5. Despite the WSH alerts that were sent to the industry to highlight the lapses in this case, such as establishing proper lifting procedures and ensuring workers are adequately trained and aware of the risks involved at work, we continue to see similar unsafe practices. Just last month, a lifting supervisor at a site dismantling a kentledge system2 was caught standing on a concrete block that was being hoisted by a crane. It is obvious that the hoisted block should not be used as a means to transport workers. Yet, we still see such practices on the ground. It is so commonsensical: it is so unsafe, yet we still see these practices on the ground.
  6. We cannot condone such unsafe practices. The Ministry of Manpower (or MOM) has stepped up our enforcement actions since January. Over 1600 inspections covering close to 850 companies in the construction sector have been conducted to date3. One of these sites was involved constructing the housing and sports facilities for a tertiary institution. Egregious WSH practices and acts were rampant. Our inspectors found dangerous practices related to work at heights, construction of openings and open sides, as well as excavation and electrical installation. For instance, there were missing guardrails at high levels and lift shafts of the building. There were also missing barricades to prevent workers from falling into the excavation site. For these dangerous acts, MOM issued a Stop Work Order so that corrective actions can be taken. The Stop Work Order was lifted after 22 days and a total of 44 fines amounting to $88,000 were also issued to the main contractor as a result of the inspection findings. The purpose of this is not to punish contractors, but to ensure that workplaces are safe for our workers.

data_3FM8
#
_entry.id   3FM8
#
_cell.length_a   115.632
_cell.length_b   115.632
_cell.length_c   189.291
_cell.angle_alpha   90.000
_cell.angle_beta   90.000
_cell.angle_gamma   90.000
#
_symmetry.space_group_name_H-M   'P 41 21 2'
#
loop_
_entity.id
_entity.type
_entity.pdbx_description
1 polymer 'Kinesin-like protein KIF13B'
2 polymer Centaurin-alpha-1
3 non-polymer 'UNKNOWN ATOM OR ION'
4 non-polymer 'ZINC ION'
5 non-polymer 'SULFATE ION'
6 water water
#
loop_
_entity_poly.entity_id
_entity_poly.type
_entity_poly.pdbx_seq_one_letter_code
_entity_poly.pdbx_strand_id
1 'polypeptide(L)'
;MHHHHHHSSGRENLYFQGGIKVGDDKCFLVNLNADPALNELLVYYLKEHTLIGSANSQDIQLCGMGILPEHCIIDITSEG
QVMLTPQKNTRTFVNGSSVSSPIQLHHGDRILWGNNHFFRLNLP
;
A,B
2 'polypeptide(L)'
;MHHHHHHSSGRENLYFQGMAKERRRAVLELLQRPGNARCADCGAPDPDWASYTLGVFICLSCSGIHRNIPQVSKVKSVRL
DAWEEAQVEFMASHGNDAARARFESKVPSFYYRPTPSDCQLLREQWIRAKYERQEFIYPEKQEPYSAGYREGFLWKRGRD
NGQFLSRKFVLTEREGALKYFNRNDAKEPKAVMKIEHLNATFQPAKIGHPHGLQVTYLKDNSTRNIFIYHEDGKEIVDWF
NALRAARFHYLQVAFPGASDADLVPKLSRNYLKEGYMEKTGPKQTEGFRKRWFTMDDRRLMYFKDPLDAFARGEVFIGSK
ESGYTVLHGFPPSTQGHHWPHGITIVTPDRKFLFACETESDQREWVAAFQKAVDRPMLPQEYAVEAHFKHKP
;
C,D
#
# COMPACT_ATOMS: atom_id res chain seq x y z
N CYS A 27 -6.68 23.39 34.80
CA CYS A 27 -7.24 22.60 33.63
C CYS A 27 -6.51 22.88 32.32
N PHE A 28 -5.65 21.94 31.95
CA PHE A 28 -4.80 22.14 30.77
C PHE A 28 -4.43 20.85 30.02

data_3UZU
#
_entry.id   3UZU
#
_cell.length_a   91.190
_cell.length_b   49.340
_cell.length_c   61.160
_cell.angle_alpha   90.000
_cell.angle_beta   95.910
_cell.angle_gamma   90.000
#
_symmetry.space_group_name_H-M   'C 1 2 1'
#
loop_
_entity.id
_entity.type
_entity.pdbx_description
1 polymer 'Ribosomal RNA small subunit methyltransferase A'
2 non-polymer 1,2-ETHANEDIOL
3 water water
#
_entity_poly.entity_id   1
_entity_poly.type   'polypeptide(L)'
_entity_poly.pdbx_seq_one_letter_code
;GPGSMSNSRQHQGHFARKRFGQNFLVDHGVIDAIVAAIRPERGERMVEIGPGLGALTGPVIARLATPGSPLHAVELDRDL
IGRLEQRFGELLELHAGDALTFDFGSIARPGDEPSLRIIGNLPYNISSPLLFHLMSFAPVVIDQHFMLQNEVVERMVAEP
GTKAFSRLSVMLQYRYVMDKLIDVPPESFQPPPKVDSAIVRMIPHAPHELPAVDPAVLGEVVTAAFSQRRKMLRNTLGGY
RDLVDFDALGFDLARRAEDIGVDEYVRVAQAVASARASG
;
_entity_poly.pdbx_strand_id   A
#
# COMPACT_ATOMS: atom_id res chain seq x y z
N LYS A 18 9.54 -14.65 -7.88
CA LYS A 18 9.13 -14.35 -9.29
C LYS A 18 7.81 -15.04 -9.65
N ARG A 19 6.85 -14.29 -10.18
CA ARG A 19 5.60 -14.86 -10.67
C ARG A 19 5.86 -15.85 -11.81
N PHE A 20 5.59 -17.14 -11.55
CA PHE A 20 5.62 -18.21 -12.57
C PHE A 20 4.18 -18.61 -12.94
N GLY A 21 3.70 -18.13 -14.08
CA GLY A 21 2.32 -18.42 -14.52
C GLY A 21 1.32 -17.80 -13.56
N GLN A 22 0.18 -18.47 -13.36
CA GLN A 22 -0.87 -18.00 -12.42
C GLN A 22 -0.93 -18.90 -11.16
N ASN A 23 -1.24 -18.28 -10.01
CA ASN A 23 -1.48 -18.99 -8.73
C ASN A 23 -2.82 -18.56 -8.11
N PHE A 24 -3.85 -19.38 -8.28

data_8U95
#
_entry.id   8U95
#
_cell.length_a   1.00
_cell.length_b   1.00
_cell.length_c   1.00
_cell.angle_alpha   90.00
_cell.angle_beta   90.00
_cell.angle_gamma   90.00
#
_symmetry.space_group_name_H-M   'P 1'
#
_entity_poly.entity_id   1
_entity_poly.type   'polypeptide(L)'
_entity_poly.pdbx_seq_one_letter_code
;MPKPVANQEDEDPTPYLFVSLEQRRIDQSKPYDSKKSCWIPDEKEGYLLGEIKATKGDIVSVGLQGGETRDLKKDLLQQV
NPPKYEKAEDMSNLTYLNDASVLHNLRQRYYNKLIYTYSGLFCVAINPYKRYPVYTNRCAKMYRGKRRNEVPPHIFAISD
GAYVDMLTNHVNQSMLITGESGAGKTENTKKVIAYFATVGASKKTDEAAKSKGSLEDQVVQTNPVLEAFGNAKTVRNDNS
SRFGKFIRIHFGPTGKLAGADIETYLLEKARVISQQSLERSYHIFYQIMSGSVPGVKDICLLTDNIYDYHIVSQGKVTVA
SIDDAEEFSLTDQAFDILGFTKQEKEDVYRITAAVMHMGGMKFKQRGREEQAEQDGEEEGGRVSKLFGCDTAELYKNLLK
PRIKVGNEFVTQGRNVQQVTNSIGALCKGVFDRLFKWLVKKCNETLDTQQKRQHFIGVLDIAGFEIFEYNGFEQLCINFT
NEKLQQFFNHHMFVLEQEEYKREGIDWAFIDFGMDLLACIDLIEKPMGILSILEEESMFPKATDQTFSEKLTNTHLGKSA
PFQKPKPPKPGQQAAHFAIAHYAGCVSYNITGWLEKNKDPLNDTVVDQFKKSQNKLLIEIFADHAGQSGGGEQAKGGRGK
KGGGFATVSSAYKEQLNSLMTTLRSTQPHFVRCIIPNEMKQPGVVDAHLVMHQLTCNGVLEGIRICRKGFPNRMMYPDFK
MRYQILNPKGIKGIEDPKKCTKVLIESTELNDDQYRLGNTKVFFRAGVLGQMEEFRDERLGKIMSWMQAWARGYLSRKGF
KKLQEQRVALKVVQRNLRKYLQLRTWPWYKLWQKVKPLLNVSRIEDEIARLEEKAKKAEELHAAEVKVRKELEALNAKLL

Enforcement findings targeting construction sites in landed properties
  7. Even in instances where advanced notices were given, a significant number of non-compliance with the WSH Regulations was found. This was the case for "Operation Peacock" in April which covered construction worksites in landed properties.
  8. The Operation found 280 WSH violations related to work at heights, scaffolding and electrical lapses on 144 worksites of 127 companies. We had to issue over 400 fines and Notices of Non-Compliance to the errant companies with fines totaling over $110,000. Four Stop Work Orders were also issued, with three lasting more than 20 days. We were lucky that no worker died or had major injuries at these sites, but the outcome could have been worse.